2.4.3. German

If you want instead German locale support in Belgium, set the following environment variabels:


  LANG=de
        LANGUAGE=de_BE

Try de_BE.ISO_8859-1 if de_BE does not work.

2.4.4. Walloon

For Walloon locale support you can find files and information at: http://chanae.stben.be/linux/locales/walon/. To use it set:


  LANG=wa
        LANGUAGE=wa_BE:fr_BE

Try wa_BE.ISO_8859-1 if wa_BE does not work.

2.5. Native language support and codepages

These options add support for the Belgian characterset and codepages. If you'd like to have these, compile a kernel with these options put on. They only apply to some filesystems (FAT-based, ISO9660, ...).


  < > Codepage 850 (Europe) 
        < > NLS ISO 8859-1  (Latin 1; Western European Languages)  
        < > NLS ISO 8859-15 (Latin 9; Western European Languages with Euro)

Located in Filesystems > Native Language Support

If your kernel is a modular kernel that came with your distribution (=you never compiled a kernel before), then you might want to type:


  insmod nls_cp850
        insmod nls_iso8859_1
        insmod nls_iso8859_15


2.6. Ispell

Contributed by Dany Vanderroost


2.6.1. Install and setup

Ispell is composed of different components: the main software and one or more dictionaries. The default dictionary is /usr/lib/ispell/english.hash. To override this default you have 2 options. Either you can set the DICTIONARY-variable or launch it with the "-d" option.

You can create custom dictionaries in your home-directory like ~/.ispell_english.


2.6.2. Dutch


  export DICTIONARY=nederlands

or

  ispell -d nederlands file_name


2.6.3. French


  export DICTIONARY=francais

or

  ispell -d francais file_name


2.6.4. German


  export DICTIONARY=deutsch

or

  ispell -d deutsch file_name


2.6.5. Walloon


  export DICTIONARY=walon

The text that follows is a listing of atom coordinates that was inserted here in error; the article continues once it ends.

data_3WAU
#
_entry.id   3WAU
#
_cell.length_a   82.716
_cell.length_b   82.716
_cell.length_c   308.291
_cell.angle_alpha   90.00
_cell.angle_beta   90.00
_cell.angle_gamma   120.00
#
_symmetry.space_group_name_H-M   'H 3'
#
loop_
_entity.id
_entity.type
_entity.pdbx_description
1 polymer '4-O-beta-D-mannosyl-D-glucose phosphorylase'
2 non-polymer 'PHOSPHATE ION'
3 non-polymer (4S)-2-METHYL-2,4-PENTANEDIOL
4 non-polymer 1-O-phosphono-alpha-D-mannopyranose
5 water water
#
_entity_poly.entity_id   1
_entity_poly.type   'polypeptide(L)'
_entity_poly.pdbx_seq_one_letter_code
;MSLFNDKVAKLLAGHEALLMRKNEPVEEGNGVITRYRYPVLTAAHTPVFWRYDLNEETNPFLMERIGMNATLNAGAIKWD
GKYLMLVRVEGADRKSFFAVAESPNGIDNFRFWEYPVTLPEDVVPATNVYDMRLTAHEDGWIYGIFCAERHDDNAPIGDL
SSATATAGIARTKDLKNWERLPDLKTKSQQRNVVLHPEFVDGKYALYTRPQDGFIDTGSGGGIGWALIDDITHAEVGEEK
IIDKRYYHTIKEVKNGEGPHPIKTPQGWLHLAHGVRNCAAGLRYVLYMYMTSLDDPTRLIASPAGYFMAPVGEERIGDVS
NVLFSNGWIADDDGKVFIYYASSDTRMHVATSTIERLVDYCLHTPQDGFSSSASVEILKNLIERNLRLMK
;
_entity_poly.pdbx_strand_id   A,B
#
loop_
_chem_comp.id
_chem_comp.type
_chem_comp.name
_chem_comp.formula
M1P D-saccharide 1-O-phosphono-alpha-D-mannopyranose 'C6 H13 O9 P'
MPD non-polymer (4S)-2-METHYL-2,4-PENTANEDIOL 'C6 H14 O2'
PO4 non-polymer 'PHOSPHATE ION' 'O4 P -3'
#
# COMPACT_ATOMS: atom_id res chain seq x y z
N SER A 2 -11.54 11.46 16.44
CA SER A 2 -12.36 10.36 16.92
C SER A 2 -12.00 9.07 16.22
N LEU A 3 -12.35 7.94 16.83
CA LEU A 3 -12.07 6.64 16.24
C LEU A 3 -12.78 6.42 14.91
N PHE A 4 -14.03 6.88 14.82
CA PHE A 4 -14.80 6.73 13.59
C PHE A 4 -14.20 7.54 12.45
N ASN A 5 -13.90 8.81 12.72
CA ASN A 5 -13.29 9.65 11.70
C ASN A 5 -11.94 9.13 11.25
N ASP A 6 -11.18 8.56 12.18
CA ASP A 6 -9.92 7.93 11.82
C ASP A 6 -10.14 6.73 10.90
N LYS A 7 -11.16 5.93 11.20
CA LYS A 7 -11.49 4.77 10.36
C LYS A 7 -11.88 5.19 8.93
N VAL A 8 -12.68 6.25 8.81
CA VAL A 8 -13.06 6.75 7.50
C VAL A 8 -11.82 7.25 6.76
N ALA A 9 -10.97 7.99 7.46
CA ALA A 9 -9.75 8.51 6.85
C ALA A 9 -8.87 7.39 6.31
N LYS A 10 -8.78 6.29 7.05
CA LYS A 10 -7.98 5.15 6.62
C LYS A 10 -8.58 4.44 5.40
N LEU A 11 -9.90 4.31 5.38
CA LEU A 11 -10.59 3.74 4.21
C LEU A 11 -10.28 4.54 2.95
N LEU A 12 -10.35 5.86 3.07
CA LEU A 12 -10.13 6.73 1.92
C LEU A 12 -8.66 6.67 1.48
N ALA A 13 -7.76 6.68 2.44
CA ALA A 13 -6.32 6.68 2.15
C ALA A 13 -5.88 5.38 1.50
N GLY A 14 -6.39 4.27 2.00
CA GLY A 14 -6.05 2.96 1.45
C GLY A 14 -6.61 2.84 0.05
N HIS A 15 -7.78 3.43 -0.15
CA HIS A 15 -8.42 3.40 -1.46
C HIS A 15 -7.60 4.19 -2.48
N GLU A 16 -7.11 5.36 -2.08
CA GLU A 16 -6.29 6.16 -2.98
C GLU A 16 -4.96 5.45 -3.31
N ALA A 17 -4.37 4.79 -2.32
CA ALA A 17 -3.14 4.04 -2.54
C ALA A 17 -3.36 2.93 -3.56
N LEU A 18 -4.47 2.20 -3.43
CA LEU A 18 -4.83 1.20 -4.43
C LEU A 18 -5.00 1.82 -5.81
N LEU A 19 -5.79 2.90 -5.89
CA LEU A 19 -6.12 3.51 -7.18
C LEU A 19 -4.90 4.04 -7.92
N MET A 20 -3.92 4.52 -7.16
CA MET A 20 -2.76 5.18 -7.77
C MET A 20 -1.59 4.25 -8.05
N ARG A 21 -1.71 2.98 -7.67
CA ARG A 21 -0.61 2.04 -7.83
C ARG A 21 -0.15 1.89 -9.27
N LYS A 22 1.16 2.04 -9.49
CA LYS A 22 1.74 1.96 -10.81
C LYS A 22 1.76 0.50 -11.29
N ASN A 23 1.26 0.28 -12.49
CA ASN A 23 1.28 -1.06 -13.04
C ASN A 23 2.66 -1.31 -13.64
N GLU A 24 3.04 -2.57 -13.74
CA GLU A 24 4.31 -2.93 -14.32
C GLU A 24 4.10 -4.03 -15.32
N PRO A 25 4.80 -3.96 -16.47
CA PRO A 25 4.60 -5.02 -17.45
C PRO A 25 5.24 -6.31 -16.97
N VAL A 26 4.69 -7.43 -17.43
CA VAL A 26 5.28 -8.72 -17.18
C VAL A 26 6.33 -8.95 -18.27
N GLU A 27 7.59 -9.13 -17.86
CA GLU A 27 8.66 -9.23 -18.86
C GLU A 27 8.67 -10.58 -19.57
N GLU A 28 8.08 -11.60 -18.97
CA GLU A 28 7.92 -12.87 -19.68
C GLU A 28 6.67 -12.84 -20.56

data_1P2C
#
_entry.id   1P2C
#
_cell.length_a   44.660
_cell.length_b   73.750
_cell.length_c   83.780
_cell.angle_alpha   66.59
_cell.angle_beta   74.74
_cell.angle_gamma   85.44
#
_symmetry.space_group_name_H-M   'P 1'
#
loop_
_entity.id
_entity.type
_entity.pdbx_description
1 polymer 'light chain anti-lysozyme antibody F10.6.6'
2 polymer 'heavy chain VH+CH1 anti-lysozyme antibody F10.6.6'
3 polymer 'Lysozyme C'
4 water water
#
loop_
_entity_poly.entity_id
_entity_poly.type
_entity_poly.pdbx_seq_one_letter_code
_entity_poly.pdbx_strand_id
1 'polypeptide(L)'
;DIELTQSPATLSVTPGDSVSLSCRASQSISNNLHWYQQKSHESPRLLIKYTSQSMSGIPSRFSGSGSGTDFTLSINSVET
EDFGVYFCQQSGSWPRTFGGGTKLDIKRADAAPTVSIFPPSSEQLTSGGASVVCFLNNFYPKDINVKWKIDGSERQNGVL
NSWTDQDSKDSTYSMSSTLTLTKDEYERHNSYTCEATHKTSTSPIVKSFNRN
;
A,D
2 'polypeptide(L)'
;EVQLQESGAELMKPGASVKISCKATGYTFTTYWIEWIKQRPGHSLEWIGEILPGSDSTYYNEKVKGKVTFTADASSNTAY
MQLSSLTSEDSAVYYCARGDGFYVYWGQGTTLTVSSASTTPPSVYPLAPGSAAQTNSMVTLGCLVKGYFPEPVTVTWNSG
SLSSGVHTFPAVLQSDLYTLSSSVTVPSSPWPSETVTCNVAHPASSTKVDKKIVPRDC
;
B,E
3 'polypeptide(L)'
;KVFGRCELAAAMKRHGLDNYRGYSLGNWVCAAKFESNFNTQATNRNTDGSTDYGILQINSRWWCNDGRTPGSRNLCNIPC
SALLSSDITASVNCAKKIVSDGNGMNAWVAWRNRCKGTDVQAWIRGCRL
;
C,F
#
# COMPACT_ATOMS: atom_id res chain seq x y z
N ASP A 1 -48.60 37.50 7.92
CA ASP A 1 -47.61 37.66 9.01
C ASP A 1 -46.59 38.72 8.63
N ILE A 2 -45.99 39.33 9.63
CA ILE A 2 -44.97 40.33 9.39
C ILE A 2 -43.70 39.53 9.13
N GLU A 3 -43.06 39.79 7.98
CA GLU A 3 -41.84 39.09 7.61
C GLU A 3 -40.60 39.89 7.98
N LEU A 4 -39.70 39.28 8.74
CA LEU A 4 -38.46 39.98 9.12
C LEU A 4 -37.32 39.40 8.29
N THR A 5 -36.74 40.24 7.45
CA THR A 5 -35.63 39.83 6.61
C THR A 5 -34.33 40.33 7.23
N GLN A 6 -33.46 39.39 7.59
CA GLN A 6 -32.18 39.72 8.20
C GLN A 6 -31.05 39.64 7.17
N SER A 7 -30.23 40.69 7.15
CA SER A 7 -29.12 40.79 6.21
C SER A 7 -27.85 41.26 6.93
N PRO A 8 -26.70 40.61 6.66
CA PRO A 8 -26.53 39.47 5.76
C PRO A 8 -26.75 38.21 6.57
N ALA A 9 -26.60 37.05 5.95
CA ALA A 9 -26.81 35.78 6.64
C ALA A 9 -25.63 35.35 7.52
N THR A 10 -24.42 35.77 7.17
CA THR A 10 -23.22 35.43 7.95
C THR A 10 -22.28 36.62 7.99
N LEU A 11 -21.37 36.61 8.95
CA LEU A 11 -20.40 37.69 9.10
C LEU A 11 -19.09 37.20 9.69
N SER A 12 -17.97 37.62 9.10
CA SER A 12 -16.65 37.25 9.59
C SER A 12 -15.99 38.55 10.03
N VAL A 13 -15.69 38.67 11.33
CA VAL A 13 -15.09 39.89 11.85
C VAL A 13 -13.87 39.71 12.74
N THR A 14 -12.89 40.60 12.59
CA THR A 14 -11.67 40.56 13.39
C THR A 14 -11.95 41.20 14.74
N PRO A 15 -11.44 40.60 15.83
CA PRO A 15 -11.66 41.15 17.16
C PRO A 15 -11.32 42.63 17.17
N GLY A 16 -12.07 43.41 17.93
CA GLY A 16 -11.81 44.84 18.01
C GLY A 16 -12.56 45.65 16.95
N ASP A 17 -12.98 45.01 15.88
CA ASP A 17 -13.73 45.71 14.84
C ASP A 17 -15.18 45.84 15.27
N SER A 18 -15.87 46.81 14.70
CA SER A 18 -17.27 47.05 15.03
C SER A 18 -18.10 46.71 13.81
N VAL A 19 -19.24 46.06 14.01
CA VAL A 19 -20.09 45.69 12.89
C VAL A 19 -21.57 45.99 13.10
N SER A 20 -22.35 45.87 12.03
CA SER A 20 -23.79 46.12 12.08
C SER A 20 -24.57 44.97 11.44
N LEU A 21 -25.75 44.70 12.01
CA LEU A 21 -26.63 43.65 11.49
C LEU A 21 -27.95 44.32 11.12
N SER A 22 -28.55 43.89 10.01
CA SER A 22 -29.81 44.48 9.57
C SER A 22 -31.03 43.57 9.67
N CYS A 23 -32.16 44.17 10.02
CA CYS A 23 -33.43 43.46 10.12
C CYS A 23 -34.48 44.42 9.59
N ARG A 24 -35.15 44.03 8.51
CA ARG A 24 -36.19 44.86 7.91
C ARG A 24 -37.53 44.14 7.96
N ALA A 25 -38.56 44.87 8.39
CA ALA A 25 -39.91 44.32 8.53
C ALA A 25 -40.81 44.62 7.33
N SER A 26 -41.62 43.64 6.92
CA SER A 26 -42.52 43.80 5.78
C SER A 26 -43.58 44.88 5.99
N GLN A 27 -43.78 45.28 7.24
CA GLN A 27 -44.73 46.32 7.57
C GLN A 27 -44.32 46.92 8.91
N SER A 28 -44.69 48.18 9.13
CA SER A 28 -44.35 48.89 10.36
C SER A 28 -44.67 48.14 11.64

or

  ispell -d walon file_name


2.6.6. Multilanguage spelling

By default Ispell will not work with multiple dictionaries but the solution is to work with the ~/.ispell_words file.

If you don't want to make multi instance with Ispell, You can build ~/.ispell_words with the words package by cp /usr/dict/words ~/.ispell_words; chmod +w ~/.ispell_words.


2.7. Setting up Internet

2.7.1. Dialing in with your modem (PPP)

To configure PPP correctly, you should check the PPP-HOWTO. I try to explain it briefly, but if you have any questions or problems, read the HOWTO very carefully.


2.7.1.1. Configuring the modem

To configure your modem, you can alter the initstring of your modem. To learn more about your modem, check Ask Mr. Modem.

Warning

If you have a winmodem you will probably not get it to work. More information about winmodems is at: http://linmodems.org/. Work is underway, but winmodems are not as good as real modems.


2.7.1.2. Installing pppd

Now, you need to have the ppp-package installed (check this by typing pppd --version), make sure you have a recent one. Then you have to make sure you've got these files:

/usr/local/bin/ppp


  #!/bin/sh

        case $1 in
                (on|start)
                        TELEPHONE='555-1212'        # The telephone number for the connection
                        ACCOUNT='your_login'        # The account name for logon (as in 'George Burns')